SACRAMENTO, Calif. -- A tax appeals board has ruled that former Vice President Spiro Agnew is not entitled to a California income tax break for the $142,5000 he paid to Maryland as restitution for bribes he took while governor of that state.
In denying Agnew's request for a $24,197 tax refund Thursday, the state Board of Equalization wrote, 'It would hardly be equitable for the taxpayers of California essentially to foot the bill for part of (Agnew's) liability to the taxpayers of Maryland for bribes received while he was a resident and elected official of that state.'
Agnew and his wife, Elinor, who live in the affluent Palm Springs suburb of Rancho Mirage, contended California auditors unjustly taxed them on the $142,500 he repaid in 1982 as restitution for accepting bribes from road construction companies while governor of Maryland from 1967-69.
Agnew had paid the $24,197 tax under protest after the Franchise Tax Board disallowed the deduction in a 1986 audit of his 1982 state income taxes. He appealed the decision to the Board of Equalization, where it automatically became a public matter.
Neither Agnew nor his attorney attended the brief hearing.
'I find it very hard to be sympathetic to someone who had to pay over $140,000 back to the state of Maryland as part of restitution for bribes taken, but now wants California to allow him a deduction for that paycheck just because he is now a California resident,' board member Conway Collis said moments before the panel voted 5-0 to reject Agnew's appeal.
'If we allow this deduction and give Mr. Agnew the refund, we are in effect asking other California taxpayers to subsidize Mr. Agnew's wrongdoing,' Collis said.
Agnew, now 70, resigned as vice president in a cloud of bribery charges on Oct. 10, 1973, just 10 months before President Richard Nixon stepped down during the unrelated Watergate scandal.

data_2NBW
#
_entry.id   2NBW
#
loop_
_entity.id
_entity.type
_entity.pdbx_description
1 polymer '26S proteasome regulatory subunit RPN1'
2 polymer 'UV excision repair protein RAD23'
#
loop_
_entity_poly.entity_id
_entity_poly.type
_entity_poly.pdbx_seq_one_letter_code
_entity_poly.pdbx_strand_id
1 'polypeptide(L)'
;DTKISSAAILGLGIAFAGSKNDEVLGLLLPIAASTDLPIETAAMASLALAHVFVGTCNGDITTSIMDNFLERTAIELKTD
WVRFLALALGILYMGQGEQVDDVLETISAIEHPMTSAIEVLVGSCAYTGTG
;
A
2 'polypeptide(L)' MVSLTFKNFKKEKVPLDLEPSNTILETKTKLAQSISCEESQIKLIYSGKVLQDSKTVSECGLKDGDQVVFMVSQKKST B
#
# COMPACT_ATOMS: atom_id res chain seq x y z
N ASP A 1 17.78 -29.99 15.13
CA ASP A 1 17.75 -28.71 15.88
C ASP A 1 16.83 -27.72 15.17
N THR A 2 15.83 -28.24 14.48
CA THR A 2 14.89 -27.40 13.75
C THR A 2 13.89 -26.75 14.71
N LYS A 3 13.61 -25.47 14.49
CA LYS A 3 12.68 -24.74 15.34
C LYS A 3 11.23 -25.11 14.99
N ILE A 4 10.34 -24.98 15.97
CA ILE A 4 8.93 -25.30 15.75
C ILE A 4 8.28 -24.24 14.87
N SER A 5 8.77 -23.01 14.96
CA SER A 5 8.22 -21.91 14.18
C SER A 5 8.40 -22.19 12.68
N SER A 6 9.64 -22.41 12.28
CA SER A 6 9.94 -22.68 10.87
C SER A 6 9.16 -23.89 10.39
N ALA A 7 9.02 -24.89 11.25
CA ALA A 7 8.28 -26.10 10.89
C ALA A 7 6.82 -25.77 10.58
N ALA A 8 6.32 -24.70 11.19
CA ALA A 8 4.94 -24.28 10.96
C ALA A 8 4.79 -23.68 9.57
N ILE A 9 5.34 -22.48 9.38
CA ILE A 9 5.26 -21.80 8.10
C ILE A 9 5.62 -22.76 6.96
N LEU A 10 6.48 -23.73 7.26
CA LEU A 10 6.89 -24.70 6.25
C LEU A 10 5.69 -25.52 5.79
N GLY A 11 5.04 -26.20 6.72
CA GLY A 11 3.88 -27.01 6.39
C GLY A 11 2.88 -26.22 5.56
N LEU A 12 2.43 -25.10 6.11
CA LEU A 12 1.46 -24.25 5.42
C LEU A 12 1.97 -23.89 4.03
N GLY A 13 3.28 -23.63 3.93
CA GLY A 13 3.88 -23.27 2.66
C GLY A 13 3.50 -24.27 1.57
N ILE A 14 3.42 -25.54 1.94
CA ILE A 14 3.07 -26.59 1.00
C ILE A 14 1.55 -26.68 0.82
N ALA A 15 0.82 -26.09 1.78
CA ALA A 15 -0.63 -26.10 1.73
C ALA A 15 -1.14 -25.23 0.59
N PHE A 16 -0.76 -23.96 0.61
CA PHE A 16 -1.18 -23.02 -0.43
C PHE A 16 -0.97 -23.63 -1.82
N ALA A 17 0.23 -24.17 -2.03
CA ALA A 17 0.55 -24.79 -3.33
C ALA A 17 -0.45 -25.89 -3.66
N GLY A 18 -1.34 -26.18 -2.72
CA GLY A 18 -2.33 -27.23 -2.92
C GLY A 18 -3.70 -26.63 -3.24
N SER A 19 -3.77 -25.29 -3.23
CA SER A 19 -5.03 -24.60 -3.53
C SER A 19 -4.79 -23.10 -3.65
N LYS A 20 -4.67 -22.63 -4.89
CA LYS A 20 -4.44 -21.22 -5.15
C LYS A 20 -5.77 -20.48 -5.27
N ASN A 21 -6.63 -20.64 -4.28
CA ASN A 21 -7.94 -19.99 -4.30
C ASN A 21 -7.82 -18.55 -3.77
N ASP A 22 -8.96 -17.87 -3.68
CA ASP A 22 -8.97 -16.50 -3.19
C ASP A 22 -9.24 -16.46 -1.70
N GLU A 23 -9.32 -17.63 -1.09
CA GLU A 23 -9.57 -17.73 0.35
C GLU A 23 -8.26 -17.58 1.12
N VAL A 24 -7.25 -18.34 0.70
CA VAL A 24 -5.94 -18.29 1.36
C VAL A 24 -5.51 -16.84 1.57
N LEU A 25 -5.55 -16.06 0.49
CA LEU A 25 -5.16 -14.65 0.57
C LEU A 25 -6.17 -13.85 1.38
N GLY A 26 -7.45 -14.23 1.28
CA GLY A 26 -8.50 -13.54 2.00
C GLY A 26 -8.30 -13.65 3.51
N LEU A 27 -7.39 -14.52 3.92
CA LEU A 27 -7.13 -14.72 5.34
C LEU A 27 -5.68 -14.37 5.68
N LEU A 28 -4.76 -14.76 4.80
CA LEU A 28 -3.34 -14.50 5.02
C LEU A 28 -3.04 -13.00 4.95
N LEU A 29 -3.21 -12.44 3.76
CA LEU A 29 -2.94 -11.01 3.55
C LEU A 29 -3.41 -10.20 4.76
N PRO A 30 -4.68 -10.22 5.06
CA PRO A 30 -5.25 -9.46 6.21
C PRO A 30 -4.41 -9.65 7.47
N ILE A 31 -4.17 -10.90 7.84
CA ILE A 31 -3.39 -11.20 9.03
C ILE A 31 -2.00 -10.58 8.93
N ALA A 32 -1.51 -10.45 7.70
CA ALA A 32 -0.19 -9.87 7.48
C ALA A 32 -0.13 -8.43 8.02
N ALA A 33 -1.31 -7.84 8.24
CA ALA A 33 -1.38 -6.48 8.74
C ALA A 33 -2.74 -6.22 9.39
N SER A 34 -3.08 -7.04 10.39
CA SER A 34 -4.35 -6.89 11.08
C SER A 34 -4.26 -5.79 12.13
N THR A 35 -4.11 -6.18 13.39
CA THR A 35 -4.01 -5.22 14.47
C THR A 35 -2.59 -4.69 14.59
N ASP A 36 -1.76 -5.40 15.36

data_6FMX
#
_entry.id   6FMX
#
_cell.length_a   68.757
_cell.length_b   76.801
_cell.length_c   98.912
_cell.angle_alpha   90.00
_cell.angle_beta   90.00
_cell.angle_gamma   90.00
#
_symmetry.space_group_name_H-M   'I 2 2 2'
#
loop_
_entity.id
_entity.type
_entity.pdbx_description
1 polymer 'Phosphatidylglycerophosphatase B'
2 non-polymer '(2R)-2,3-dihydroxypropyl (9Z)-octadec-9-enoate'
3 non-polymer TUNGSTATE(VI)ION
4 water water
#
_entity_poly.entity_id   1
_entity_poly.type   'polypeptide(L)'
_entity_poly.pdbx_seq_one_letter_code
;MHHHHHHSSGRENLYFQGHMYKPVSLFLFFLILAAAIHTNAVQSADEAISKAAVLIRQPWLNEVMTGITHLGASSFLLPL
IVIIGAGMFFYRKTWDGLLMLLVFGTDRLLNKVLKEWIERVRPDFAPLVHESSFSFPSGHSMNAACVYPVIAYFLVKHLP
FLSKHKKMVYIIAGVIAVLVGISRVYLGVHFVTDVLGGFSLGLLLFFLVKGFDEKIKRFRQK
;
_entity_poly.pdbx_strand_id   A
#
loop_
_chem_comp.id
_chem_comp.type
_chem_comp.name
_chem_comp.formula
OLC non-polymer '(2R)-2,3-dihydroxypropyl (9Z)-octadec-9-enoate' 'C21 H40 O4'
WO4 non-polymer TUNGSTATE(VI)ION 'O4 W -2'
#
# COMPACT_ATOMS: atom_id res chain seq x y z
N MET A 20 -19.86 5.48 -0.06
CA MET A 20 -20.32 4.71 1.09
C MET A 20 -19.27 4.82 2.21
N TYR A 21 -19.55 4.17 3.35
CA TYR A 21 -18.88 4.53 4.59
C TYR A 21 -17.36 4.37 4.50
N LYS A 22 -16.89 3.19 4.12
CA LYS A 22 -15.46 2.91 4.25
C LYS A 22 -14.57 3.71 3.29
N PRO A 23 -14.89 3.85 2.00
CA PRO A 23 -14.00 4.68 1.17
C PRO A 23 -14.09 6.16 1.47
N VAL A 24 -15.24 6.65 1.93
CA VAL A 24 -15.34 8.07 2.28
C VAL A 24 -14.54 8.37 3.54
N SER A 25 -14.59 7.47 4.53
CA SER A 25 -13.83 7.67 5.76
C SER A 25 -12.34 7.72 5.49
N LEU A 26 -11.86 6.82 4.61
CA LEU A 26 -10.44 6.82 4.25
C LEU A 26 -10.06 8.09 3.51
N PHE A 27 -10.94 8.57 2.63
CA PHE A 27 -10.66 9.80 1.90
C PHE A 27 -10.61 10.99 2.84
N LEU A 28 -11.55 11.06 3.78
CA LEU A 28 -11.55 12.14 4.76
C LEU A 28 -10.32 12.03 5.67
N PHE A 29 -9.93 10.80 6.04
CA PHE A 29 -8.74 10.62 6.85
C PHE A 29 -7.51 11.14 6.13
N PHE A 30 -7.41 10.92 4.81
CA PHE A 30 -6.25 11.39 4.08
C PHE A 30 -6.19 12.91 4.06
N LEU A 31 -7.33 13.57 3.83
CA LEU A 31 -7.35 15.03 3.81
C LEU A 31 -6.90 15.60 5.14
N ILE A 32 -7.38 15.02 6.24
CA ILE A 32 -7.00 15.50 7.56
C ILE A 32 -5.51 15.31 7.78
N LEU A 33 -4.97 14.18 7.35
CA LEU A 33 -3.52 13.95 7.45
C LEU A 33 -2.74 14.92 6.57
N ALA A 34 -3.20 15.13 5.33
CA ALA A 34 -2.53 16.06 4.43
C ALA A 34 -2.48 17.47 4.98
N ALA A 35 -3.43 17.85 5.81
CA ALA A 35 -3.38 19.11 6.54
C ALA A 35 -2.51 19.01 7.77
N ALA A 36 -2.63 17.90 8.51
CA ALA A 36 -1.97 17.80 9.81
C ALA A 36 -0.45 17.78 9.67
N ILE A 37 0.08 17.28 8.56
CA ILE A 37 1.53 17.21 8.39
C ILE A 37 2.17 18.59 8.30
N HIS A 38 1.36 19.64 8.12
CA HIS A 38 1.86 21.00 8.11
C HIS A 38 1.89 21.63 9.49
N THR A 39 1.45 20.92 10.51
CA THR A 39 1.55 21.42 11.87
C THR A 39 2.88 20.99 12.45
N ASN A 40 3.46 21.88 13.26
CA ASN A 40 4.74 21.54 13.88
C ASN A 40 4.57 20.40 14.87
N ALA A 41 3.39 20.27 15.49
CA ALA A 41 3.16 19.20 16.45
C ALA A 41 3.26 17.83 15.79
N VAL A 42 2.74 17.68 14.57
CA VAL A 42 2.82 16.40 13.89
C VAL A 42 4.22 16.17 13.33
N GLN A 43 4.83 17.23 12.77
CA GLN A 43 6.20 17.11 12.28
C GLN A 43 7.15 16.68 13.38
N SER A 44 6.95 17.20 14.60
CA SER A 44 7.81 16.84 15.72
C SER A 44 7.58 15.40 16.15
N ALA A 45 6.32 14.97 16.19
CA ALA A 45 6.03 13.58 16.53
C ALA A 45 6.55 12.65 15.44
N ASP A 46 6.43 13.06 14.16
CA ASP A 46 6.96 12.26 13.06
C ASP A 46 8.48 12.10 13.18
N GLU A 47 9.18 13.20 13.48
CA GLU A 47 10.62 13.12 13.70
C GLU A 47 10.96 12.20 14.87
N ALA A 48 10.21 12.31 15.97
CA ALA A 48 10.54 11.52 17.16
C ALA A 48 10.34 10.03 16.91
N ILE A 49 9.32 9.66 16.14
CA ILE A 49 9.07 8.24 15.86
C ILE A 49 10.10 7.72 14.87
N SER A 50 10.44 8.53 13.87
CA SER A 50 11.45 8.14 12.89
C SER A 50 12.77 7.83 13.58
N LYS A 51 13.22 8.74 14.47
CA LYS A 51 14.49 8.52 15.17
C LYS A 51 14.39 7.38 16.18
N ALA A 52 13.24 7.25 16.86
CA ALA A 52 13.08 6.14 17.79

As part of an agreement with federal prosecutors, Agnew left office and pleaded no contest to felony charges that he avoided paying taxes on bribes given to him by road engineers for government contracts.
Agnew later was ordered to pay the federal government and Maryland additional taxes, penalties and interest totaling $162,105, according to documents filed with the Board of Equalization.
Maryland taxpayers filed a civil suit against Agnew in 1976 to recover the bribe money for the state. Five years later, a Maryland circuit judge ordered Agnew to repay $248,735 to the state for the bribes plus interest.
Agnew, who had moved to California, paid the judgment in 1982 and deducted $142,500 -- the amount he paid in restitution for the bribes - from his 1982 California income tax return.
An auditor spotted the deduction four years later, disallowed it and ruled Agnew should pay $24,197 in back taxes and interest.
Agnew's lawyer, T. Rogers Harrison, wrote a letter to the Board of Equalization stating that Agnew was entitled to the deduction because the law allows individuals to deduct money paid to satisfy a court order.
Harrison also argued it was 'patently unfair' to tax Agnew on money he was not allowed to keep.
But lawyers for the California Franchise Tax Board contended Agnew should instead deduct the restitution from earlier Maryland income tax returns.
Agnew 'was not subject to the California personal income tax when he received the alleged bribes, and in fact did not treat the payments as California taxable income,' wrote Franchise Tax Board lawyer Lazaro Bobiles.
If Agnew was allowed to deduct the restitution payment, 'The taxpayers of California would in effect be called upon to partially subsidize (Agnew's) return of public monies to the taxpayers of Maryland,' Bobiles wrote in a legal brief.
Under Maryland's statute of limitations, Agnew no longer can revise his income tax returns there.
In Washington, John F. Banzhaf, the lawyer who handled the lawsuit on behalf of the Maryland taxpayers against Agnew, applauded the decision and scoffed at the former vice president's pursuit of a tax deduction.
'If you consider all of the money Agnew made by investing the bribe money before he was forced to disgorge it, he made out like a bandit,' said Banzhaf, a law professor at George Washington University.